Poll - Will you accept blood?
dubstepped: Does every thread have to devolve into Richard Oliver's diarrhea of the keyboard where he just types and types and takes it away from the topic into mind-numbing arguments over semantics and minor details?
It appears so, doesn't it? Swamp us with tech jargon that even he doesn't understand.
Let's see if I can simplify things...or maybe make it more complicated. I hope not.
There is patient blood management and there is blood management and then there is blood conservation.
When you hear those terms together - patient blood management - what is being managed is the patient's own blood. Methods are used such that the patient's blood is removed, filtered, and then re-infused back into the patient. Or, the patient's blood is salvaged, filtered, and then re-infused back into the patient. Another BSM (blood saving measure) that can be used is EPO treatment (very costly and in most countries, EPO is made from human blood).
Bloodless surgery is essential for patient blood management, but the procedure can, and is, used in conjunction with allogenic blood (as long as you aren't a JW - bloodless surgery patients do get a blood transfusion if they consent to blood and it is required).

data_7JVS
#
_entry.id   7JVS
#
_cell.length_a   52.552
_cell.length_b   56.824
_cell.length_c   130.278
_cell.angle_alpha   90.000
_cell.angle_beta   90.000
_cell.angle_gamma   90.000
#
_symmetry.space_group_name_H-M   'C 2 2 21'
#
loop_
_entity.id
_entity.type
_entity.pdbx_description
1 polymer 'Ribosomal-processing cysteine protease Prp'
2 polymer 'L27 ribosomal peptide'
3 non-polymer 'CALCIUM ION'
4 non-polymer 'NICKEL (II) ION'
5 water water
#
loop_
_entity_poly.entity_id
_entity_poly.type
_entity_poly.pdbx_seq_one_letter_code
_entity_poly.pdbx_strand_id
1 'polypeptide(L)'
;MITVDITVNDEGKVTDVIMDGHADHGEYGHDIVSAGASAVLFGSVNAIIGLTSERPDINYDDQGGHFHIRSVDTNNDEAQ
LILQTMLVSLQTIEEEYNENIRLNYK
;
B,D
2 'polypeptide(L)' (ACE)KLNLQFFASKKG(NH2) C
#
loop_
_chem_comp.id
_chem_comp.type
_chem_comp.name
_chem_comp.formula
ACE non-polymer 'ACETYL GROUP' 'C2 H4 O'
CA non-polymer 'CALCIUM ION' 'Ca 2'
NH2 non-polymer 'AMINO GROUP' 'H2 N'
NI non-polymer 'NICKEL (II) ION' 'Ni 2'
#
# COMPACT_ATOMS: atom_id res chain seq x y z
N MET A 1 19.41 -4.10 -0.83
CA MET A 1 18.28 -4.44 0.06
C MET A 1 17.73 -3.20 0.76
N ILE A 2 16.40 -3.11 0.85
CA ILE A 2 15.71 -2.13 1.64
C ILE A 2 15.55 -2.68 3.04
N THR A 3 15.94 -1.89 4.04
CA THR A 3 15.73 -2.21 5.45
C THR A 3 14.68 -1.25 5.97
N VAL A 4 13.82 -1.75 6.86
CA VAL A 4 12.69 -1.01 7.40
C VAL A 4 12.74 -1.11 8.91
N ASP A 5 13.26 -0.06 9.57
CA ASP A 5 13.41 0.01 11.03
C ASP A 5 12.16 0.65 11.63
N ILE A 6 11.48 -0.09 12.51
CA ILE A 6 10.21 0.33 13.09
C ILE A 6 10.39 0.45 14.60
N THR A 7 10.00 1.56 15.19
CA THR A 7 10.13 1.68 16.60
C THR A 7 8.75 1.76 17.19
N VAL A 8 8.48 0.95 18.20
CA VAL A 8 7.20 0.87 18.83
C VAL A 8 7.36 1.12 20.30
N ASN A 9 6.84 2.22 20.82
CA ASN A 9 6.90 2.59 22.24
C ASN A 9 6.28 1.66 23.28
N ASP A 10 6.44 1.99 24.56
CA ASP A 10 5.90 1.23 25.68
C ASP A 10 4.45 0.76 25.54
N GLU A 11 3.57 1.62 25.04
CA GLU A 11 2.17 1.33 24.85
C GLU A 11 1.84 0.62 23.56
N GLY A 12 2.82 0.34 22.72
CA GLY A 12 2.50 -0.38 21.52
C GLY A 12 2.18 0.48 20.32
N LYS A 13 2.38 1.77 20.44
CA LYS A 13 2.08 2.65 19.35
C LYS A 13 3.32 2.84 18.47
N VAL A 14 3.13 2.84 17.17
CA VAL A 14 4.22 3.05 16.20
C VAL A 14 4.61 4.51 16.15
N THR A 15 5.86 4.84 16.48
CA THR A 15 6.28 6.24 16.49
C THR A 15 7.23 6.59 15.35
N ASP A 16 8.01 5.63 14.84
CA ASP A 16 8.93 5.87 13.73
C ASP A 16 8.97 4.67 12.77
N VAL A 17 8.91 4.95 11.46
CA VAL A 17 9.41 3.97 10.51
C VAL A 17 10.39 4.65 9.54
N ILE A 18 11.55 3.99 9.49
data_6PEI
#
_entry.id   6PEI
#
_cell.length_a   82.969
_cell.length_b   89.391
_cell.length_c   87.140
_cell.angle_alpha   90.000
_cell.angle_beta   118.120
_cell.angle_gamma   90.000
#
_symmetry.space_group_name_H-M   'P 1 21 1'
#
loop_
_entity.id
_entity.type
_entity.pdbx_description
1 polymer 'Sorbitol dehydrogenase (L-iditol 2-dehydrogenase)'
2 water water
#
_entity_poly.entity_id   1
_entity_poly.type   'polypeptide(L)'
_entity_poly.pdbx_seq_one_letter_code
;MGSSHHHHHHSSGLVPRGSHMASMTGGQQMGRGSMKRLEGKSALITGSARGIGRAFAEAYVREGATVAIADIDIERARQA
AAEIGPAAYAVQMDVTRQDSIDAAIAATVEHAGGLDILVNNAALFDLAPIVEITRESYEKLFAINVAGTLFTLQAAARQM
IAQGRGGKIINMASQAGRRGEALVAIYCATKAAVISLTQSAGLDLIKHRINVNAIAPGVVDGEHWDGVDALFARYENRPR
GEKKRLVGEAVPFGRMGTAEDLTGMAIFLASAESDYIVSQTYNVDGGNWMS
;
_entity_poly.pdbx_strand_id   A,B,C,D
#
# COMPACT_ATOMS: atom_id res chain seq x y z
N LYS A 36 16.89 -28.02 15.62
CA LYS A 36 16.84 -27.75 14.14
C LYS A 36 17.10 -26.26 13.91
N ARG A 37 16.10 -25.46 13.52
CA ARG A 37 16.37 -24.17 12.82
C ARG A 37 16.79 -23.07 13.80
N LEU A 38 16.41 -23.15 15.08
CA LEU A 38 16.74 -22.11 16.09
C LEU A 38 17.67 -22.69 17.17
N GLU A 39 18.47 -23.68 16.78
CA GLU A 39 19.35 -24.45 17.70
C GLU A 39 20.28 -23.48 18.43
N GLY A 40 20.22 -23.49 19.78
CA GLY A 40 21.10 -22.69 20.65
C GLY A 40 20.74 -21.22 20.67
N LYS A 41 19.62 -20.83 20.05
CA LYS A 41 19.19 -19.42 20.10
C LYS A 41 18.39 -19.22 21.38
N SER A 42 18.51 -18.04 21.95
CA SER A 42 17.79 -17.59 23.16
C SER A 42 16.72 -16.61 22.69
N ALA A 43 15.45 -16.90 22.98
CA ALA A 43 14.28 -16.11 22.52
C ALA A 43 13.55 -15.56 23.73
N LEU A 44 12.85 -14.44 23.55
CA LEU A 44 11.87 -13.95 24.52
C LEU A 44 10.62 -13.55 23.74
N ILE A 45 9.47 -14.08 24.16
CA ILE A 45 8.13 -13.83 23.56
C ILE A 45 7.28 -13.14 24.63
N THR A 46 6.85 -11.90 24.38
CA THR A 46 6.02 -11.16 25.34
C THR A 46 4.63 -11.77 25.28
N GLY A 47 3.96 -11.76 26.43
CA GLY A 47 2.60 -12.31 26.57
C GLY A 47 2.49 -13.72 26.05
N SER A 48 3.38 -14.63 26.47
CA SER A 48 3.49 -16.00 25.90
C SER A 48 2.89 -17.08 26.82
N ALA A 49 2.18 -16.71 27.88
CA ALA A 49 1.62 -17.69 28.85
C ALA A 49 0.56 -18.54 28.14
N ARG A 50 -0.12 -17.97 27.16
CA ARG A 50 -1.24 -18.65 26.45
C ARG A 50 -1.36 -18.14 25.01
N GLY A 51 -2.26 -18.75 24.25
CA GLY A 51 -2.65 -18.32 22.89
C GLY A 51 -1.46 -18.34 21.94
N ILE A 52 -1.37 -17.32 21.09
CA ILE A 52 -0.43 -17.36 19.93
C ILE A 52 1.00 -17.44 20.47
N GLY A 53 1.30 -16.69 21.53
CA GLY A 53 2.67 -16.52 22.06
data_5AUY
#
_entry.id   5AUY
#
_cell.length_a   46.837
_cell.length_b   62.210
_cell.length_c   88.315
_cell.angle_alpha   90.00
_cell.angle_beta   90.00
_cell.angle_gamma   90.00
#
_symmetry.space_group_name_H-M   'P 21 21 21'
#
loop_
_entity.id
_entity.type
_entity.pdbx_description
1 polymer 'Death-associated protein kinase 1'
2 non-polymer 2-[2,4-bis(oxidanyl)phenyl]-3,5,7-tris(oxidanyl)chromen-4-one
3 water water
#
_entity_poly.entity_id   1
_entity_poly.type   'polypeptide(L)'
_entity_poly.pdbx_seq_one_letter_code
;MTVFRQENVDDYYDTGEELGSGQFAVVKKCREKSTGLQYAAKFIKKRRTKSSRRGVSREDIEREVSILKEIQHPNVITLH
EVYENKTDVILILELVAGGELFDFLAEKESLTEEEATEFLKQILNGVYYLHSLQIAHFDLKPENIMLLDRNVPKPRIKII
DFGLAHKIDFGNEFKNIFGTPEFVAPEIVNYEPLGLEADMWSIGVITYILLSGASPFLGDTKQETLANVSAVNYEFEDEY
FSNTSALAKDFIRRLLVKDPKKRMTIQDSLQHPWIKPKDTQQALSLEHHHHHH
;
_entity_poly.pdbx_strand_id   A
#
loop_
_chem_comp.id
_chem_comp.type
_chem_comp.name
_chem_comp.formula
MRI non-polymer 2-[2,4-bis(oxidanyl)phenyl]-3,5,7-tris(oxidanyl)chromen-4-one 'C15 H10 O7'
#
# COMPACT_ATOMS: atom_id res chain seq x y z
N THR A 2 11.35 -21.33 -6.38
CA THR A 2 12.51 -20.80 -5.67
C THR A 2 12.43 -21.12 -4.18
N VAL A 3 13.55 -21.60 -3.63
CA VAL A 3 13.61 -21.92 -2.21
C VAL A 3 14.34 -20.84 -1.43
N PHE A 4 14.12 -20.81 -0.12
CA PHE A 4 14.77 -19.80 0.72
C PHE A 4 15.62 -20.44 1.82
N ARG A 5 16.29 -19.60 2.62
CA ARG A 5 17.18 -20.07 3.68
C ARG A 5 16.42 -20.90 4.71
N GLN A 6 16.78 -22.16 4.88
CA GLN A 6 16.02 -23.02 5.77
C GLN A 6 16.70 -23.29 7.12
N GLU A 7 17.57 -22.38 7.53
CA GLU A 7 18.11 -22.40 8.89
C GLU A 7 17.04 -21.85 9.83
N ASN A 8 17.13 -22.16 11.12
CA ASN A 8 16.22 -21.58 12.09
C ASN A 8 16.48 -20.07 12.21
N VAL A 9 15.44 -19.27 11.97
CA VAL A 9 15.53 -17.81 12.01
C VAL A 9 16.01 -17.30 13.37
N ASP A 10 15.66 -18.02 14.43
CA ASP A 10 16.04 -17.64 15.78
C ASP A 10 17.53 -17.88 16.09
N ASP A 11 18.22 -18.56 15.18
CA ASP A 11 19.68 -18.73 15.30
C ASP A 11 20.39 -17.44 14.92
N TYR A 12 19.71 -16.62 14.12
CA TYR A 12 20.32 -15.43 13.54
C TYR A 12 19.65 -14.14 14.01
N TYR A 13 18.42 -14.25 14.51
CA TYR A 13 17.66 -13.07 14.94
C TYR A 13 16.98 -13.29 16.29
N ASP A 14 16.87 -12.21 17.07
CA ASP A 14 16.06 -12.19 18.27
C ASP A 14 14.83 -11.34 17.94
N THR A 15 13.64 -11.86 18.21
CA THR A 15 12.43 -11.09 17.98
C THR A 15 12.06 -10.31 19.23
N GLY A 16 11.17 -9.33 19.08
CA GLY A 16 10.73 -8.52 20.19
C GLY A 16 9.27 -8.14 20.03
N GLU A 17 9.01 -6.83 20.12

Bloodless surgery is always used for open heart surgery - hemodilution was the method developed to make open heart surgery possible and it is used for all patients requiring open heart surgery. But that does not mean that the patient doesn't get blood - it means that the surgical field is bloodless because of the patient's blood being diluted. That is why it was developed - to make it possible to operate on the heart in a bloodless zone.
What happened with that bloodless method was that the WT (HLC) pushed medical doctors to use that same procedure on patients that did not require it. They made them use that method for procedures that did not require that bloodless field. Surgeries, like bowel obstructions in infants etc, which did not require the patient's blood to be drained and diluted, became standard practice for all JW surgeries.
Then there is blood management and blood conservation. This is somewhat different than patient blood management. These practices are common in hospitals - they are practices that reduce the need for allogenic blood but they are not necessarily bloodless surgery - they are just good practice which doctors and hospitals practice on everyone. Reducing the need for allogenic blood transfusions does not mean eliminating them. Patient blood management eliminates the use of allogenic blood. Blood management doesn't necessarily focus on only using the patient's own blood - it just is the adoption of good medical practice and procedures that reduce the need for allogenic blood.
Blood conservation and blood management do not necessarily rely on bloodless surgical methods but patient blood management does.
It is important to know that "bloodless" refers to the bloodless surgical field. It does NOT mean that blood isn't used.
talesin: Bless you, my sister! (If you don't mind me calling you sister, in a very real-world way.)
Haha! Bless you too talesin!
Hello OC, here is my own experience from a few years ago